the coucil dedicated a part of a public park and were gonna put ramps etc up for us but then the came back and told us the "at ur own risk" signs were worth nothing and if 1 person claimed they would stop it all. so now its all stopped cos if it goes ahead with just that then the day it opens some scob will deliberately come down and fall then sue................ trying to sort it all out at the mo...... any ideas???
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13-04-2004, 13:07   #12
gobby
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Quote:
Originally posted by toxic_angel
in cork our skate park was closed cos the insurance was too high so when we went bout getting a new park all hell broke loose.
the coucil dedicated a part of a public park and were gonna put ramps etc up for us but then the came back and told us the "at ur own risk" signs were worth nothing and if 1 person claimed they would stop it all. so now its all stopped cos if it goes ahead with just that then the day it opens some scob will deliberately come down and fall then sue................ trying to sort it all out at the mo...... any ideas???
see thats the problem. you could put up all the signs in the world and it wouldnt make a lick of difference. even if the place was plastered in em there is always the possibility of sueing. wtf! how can this be!? i think that, unfortunatly, the only way around this is to alter the law. and i think that we all know that wont happen.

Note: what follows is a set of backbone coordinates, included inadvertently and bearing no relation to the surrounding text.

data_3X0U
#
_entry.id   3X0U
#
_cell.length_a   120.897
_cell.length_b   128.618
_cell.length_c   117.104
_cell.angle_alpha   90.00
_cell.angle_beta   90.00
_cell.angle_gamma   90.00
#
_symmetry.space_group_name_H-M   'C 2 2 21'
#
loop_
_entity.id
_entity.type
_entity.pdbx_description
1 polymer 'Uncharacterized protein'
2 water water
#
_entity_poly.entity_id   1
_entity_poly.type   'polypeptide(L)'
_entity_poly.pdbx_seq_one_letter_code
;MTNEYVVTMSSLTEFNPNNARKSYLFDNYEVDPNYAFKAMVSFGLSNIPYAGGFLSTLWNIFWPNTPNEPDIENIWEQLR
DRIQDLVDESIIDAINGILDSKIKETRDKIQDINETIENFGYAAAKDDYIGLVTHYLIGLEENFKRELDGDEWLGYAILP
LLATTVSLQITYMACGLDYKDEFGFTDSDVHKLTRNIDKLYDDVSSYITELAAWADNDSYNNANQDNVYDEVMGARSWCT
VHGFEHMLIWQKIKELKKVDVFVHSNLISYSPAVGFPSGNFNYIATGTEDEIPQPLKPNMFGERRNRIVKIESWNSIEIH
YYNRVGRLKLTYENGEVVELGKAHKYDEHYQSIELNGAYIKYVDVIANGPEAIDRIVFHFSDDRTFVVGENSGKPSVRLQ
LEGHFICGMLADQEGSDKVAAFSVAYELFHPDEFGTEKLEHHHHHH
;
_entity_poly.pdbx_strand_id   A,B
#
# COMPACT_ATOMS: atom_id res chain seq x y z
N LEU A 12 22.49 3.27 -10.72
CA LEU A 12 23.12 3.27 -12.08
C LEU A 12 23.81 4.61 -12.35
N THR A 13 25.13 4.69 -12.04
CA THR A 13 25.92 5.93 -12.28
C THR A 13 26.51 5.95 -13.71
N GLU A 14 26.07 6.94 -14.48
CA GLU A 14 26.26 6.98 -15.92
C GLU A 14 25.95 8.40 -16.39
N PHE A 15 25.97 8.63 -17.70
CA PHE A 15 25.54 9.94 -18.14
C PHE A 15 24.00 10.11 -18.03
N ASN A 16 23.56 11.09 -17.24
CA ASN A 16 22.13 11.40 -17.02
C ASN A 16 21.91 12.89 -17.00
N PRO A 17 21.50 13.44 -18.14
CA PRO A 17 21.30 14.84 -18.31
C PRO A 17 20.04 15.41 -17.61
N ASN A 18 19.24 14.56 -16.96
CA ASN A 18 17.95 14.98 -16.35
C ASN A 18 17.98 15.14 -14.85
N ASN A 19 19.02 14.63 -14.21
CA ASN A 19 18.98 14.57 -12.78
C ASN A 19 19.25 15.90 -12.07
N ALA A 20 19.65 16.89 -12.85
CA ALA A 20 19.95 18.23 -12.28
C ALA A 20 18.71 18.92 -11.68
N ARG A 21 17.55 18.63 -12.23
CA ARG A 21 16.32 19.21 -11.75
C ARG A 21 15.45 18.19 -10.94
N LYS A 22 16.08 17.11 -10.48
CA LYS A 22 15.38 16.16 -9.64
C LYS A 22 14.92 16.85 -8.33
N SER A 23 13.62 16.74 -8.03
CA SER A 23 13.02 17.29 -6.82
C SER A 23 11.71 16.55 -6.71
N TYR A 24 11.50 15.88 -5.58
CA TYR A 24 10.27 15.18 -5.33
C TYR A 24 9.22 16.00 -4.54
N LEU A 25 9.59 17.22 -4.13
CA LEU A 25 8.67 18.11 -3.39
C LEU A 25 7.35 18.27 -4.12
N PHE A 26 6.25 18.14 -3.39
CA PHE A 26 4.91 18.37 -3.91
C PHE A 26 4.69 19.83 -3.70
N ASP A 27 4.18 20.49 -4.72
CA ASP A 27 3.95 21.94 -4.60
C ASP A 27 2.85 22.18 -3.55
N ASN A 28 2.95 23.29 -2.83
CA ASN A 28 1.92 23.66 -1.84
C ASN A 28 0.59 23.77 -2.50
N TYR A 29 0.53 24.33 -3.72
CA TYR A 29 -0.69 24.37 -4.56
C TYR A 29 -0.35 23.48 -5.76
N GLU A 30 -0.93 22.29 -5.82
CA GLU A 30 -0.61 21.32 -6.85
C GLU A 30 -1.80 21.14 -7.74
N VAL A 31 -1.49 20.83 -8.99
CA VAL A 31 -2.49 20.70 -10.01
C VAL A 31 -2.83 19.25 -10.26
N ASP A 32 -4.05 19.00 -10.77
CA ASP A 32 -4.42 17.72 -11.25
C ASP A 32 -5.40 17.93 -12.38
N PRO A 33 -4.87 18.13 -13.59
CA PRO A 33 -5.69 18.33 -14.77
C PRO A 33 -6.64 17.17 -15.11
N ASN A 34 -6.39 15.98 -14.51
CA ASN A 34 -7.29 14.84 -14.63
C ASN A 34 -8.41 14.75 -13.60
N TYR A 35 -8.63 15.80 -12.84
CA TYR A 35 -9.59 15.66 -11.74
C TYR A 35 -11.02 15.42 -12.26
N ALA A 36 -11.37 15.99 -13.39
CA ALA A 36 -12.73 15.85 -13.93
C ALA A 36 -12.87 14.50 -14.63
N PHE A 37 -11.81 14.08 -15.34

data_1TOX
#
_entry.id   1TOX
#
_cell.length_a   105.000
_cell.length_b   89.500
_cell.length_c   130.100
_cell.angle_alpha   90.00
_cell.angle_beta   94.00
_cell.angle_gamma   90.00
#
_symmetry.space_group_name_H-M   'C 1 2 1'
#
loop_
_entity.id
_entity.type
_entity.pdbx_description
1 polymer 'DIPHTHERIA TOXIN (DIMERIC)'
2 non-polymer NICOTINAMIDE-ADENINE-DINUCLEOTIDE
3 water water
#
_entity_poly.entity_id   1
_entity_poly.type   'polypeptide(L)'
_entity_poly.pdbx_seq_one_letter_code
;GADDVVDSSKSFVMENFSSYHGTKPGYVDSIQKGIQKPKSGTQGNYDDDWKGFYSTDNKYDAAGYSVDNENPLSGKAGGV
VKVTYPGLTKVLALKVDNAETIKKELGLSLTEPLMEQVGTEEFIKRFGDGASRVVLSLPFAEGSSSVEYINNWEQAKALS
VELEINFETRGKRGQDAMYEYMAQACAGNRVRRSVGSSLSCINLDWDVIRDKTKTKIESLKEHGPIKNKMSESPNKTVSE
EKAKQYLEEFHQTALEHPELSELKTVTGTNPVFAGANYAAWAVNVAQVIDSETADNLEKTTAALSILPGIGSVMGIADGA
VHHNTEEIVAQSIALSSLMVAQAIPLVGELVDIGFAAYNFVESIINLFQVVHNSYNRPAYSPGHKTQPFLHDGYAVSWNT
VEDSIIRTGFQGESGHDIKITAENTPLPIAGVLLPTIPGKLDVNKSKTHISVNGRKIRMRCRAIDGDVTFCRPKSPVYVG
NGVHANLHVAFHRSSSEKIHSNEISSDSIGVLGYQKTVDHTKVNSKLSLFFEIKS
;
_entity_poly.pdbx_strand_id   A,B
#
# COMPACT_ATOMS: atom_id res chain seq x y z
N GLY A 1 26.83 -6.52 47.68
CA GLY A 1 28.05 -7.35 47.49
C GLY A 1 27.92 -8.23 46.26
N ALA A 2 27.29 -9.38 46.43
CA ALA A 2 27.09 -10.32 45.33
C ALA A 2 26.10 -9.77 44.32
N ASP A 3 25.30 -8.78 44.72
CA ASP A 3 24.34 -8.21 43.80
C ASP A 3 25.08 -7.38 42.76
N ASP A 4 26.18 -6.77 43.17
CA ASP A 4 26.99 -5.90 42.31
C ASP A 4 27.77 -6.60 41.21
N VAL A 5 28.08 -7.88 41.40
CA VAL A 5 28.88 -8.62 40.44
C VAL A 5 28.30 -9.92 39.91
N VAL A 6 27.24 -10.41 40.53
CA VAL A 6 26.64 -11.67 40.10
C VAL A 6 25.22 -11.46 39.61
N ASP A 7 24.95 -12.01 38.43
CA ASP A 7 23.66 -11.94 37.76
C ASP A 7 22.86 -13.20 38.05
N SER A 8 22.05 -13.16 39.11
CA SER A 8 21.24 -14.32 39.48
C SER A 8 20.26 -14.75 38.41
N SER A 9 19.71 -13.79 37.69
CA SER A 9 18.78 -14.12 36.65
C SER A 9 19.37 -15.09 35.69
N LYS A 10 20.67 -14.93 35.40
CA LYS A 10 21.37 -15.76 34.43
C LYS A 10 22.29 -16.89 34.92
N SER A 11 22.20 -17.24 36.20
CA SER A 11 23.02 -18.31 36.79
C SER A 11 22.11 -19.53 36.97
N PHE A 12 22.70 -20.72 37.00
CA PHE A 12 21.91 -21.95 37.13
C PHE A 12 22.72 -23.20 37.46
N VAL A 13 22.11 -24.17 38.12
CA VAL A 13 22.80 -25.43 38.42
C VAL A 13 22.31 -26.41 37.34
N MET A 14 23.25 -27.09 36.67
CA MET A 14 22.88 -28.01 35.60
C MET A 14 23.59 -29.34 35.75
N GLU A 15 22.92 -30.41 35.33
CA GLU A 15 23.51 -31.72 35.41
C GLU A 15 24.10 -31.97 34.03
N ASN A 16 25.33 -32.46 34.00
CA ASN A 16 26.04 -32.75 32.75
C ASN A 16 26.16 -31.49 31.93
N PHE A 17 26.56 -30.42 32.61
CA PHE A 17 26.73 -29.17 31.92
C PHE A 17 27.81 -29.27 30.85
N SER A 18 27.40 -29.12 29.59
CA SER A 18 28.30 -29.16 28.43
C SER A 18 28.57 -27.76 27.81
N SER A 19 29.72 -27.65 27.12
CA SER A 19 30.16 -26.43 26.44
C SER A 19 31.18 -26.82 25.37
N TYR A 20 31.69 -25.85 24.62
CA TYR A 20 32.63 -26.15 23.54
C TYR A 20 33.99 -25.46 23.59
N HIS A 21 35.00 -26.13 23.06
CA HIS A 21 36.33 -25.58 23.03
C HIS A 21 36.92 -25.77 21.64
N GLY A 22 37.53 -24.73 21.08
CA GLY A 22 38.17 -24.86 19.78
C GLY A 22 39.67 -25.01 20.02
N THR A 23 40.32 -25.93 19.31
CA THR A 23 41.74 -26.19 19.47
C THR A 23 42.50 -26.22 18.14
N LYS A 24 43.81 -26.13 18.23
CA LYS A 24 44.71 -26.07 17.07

i have no idea how to sort this out tox angel. i really dont think there is much that you can do. i guess the only thing is to build your own private park and only let your mates in. tis probably the only way. i know its not a practical solution, sorry... :dunno:
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25-09-2004, 19:15   #13
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Quote:
Originally Posted by gobby
what if it was a public place... just like any normal park. im sure any normal park doesnt require insurance.
They do the councils have to pay public liability aswell.
Its very unfortunate that skateparks are closing down due to insurance it was the same when i skated 10 years ago and as far as i know the lads trying to set up a park in Newbridge are having the same problem
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13-05-2005, 21:04   #14
asto
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insurance was the main problem of the lucan skate park campaign
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13-05-2005, 23:56   #15
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Insurance is more of an excuse than a reason. Local authority public skateparks have already been built and insured without any problems and at affordable rates. It's just a good excuse for councils to come out with when they want to fob off skaters seeking facilities. All council facilities are insured through Irish Public Bodies Mutual Ltd with the exception of Cork. They will not insure private commercial parks but do insure the waterford and galway parks and will be insuring the bushy park and lucan parks and hopefully many other council parks. Most parks will probably be run through a club format as this further limits the councils liability risk. This is why if you want a park in your area forming a skate club is a damn good idea.